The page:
Gossamer Gear Gorilla 40 Backpack Review

Gossamer Gorilla 40 ReviewGossamer Gorrilla Backpack Test, Backpacking in Grand Teton National Park | Photo Mike Hardaker Mountain Weekly News

The Gossamer Gear Gorilla 40 Backpack is a do-everything ultralight backpack. What’s most surprising about this backpack is just how much stuff the 40L capacity can actually hold.

Gossamer Gear Gorilla 40 Weight

Gossamer Gorilla Backpack

Gossamer Gorilla Backpack Loaded Up | Photo Mike Hardaker Mountain Weekly News

I tested the Gossamer Gear Gorilla 40 Backpack while ski touring and backpacking over the past few months in the Tetons.    Weighing in at 30.59 oz / 867 g (1.91 lb) the weight or lack thereof is very minimal when compared to other ski-specific backpacks.  And the same can be said for similar-sized backpacking packs.

This is the sort of backpack you can easily lift with your pinky finger.  Even with gear inside.

Starting from the bottom up Gossamer Gear Gorilla 40 offers hip belts in 3 sizes with deep pockets for added storage. The removable hip belts are sold separately from the backpack for $45.00.

Side Belt Pockets

One on side of the belt I was able to put a few emergency supplies together including a ResQLink personal locator beacon, cell phone (flip) and car keys. While the other side of the hip belt stored stuff I might need more frequently like a knife, fire starters and a point and shoot camera.

Gossamer Hip Belt

Large Hip Belts | Photo Mike Hardaker Mountain Weekly News

Moving up the Gorilla 40, mesh water bottle pockets line each side of the backpack which is accessible to access while hiking and touring. These sleeves were the perfect size for holding a Nalgene bottle and also work great for storing a sleeping pad or a set of trekking poles thanks to the two added compression straps on each side of the pack.

Gorilla 40L Capacity

On the front of the Gossamer Gear Gorilla 40 backpack is a large external mesh pocket that can easily store avalanche snow safety equipment in the winter months including a shovel, probe, and even a saw.  One thing to keep in mind if using this pack for ski touring is the mesh pocket has the ability to hold all your gear unless you happen to go tomahawking down the mountain.  Perhaps there’s a way to customize this pocket to hold all your snow safety gear in place, even after a big crash.

Gossamer Ski Backpack Shovel and Probe

Mesh Front Pocket | Photo Mike Hardaker Mountain Weekly News

For backpacking, the mesh pocket can be used for drying out gear.  However one of the coolest features on this pack is how the Gossamer Gear’s SitLight pad slides right into the mesh sleeve without taking up much space.  With the SitLight pad, you can make just about any space comfortable, and even better save your knees while getting things in and out of the tent.

There is also a second mesh pocket on the backside of the pack.

Gossamer Gear SitLight Camping Pad

Gossamer Gear SitLight Pad | Photo Mike Hardaker Mountain Weekly News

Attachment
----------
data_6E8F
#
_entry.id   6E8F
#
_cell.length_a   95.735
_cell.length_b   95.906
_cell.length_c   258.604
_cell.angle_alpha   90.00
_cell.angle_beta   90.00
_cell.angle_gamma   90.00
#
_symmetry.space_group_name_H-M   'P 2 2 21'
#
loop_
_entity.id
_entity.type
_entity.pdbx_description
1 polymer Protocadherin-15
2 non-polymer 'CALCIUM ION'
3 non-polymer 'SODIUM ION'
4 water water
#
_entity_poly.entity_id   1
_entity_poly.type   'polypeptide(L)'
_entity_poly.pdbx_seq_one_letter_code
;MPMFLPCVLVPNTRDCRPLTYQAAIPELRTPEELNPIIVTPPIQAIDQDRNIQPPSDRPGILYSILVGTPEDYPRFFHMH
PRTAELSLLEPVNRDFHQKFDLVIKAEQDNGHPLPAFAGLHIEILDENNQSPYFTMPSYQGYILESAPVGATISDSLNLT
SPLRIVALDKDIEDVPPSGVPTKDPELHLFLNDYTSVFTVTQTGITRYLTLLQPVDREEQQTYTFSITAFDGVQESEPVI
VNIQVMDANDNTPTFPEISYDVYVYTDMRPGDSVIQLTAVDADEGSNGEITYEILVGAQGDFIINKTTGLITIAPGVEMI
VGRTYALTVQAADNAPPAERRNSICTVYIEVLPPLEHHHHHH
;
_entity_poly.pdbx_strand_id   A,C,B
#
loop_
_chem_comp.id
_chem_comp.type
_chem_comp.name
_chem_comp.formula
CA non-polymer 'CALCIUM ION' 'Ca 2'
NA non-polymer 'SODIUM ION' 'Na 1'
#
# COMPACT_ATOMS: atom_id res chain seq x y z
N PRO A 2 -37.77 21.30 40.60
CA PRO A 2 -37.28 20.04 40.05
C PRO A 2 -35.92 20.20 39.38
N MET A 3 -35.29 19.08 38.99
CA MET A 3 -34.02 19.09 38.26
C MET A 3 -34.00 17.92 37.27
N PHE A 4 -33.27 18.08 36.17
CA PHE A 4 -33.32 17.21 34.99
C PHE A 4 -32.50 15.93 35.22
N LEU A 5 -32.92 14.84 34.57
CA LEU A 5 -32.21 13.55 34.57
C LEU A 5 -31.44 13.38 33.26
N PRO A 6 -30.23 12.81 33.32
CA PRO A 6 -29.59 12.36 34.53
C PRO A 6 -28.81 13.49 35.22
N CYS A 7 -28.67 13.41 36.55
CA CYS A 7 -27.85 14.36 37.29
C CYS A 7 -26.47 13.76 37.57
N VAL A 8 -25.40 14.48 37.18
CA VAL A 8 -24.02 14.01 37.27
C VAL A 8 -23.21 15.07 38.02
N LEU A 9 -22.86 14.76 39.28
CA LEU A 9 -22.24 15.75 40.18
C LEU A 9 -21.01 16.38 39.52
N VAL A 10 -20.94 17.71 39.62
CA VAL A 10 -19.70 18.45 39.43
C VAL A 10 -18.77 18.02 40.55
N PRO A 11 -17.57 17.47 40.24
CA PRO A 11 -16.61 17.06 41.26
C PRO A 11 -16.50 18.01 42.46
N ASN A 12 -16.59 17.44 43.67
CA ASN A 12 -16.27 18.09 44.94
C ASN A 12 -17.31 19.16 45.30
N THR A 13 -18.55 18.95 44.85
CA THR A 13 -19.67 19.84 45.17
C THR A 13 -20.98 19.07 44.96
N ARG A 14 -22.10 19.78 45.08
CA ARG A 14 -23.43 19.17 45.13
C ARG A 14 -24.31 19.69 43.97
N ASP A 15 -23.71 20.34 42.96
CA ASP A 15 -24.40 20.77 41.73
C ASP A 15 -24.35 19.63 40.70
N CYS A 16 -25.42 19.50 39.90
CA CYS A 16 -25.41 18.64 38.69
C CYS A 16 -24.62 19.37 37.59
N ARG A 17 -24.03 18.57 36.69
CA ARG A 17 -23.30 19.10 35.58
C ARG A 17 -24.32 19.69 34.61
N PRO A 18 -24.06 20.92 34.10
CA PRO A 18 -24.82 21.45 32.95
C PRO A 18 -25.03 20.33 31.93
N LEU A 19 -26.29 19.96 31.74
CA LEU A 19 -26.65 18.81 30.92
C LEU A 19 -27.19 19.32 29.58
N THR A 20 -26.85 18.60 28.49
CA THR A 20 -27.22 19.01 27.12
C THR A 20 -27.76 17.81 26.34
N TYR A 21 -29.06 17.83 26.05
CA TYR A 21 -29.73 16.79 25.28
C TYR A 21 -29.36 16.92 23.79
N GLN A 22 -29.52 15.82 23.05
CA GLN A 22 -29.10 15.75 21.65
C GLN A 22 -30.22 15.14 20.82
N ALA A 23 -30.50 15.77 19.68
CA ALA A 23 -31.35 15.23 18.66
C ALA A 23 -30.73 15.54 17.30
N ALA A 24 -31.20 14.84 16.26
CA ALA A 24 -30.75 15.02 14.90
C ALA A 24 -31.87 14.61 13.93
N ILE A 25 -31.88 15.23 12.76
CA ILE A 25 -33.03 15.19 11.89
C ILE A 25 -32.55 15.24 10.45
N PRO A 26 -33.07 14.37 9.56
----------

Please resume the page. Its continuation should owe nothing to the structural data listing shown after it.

The inside of the Gorilla 40’s main storage compartment is accessed via an over the top closure system. If you have used a roll-top backpack before this will feel familiar.   For a 2 -day backpacking trip I was able to fit the following inside the main storage area:

Backpacking Gear List

  1. Kelty Cosmic Sleeping Bag
  2. Stove & Fuel Canister
  3. Optimus Crux Lite Stove
  4. G4 Free Cook Pot
  5. Wild Zora Mountain Beef Stew
  6. Mountain Hardwear Ghost Whisper Down Jacket
  7. Adventure Medical First Aid Kit
  8. Headlamp

At the very top of the backpack is a zippered pocket that can also hold a ton of gear.  I found putting a headlamp, sunscreen, bug spray, and toilet paper worked well in that pocket.

Tent and Backpack

Tent Attached to Outside of Gossamer Gear Backpack | Photo Mike Hardaker Mountain Weekly News

Overall Impression

Go buy this backpack.  If you’re planning to carry loads under 30 lbs you won’t find a better well thought out ultralight backpack than the Gossamer Gear Gorilla 40 ($215.00). It’s the sort of backpack you can travel long distances, without feeling much weight or strain against your back and body.

This backpack is perfect for day tours, overnight camping and 2-3 day backpacking trips or possibly even longer.  There are two convenient ways to store a tent against this backpack.  The first is to put the tent sideways under the roll top closure.  This puts more weight up toward your core allowing for an easy carry.  Another option is to use the ice loop straps at the bottom of the backpack with some bungees, ropes or Gossamer Gear fasteners to secure the tent to the bottom of your pack.

This was my first time testing or trying out products from Gossamer Gear, and surely it’ won’t be the last.  This stuff is designed for people like you and I.

Related Articles:

  1. Burton Incline 40L Backpack Review
  2. Filson Game Vest Review
  3. Slide Belt Survival Belt Review


About the Author

Mike Hardaker
Mike Hardaker grew up surfing and snowboarding in Orange County and followed his love of surfing to Hawaii before eventually moving to the mountains to concentrate on snowboarding. He went on to found Mountain Weekly News based in Jackson, Wyoming.

2 Comments on "Gossamer Gear Gorilla 40 Backpack Review"

  1. Hey! I’m trying to find my ultimate AT Ski/ summer overnight bag combo. Did you ever carry skis with this pack (diagonal? A-Frame?)? Thanks!

    • Mike Hardaker | June 24, 2021 at 7:39 PM | Reply


      I rigged my splitboard skis onto the side of the pack. There’s a photo in the review showing my avi shovel and the rest of the gear was stored in that front pouch. Very well thought out pack.

Leave a comment